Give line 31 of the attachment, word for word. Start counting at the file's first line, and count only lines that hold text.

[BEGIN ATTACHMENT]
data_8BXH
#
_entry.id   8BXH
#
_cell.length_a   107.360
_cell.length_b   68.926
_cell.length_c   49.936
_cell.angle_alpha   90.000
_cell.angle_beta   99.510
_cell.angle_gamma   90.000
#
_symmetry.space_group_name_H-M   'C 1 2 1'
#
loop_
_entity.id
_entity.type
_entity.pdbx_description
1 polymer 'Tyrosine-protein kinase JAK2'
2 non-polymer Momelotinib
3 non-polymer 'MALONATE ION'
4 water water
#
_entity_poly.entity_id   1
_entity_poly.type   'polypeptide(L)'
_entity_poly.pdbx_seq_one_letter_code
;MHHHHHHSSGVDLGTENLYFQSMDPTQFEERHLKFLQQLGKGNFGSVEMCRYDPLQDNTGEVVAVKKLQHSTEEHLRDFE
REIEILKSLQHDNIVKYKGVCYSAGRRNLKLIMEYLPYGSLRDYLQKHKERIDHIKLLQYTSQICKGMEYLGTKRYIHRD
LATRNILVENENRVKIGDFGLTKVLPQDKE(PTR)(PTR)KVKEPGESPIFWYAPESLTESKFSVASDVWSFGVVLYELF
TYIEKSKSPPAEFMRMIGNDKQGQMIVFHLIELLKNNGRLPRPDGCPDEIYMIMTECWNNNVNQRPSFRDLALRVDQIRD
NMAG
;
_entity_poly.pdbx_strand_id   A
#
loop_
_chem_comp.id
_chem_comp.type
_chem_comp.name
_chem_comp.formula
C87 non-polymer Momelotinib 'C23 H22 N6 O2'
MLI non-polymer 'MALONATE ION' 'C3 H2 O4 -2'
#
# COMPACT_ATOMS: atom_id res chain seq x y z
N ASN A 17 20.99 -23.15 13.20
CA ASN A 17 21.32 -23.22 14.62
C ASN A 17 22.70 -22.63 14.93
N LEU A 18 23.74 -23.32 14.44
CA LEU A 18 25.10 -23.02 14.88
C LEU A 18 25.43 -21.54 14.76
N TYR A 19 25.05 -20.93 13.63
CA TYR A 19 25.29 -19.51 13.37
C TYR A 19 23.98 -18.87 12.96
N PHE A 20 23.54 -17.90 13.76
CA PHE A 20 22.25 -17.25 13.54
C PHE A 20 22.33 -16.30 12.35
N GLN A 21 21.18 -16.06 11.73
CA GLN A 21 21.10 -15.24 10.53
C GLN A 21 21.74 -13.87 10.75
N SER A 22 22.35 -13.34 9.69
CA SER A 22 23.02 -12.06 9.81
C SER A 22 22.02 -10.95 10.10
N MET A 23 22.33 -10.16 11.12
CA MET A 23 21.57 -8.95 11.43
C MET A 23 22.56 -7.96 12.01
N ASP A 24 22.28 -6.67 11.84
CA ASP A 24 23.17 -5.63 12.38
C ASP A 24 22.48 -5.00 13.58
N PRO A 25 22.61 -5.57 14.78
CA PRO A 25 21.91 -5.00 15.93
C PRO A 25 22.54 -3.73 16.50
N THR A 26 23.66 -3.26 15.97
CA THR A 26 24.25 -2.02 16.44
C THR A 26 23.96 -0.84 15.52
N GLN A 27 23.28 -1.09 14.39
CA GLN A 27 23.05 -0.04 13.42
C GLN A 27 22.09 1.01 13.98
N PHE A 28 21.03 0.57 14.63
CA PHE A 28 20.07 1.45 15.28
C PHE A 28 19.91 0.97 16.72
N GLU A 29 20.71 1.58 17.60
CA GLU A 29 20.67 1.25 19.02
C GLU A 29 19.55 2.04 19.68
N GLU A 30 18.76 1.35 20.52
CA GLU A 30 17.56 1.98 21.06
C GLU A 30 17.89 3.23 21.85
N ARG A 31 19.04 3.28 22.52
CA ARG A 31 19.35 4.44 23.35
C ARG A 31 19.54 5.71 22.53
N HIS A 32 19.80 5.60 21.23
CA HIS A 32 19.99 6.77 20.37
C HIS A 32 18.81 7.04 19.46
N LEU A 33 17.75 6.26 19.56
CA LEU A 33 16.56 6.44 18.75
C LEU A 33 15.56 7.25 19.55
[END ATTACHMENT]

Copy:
;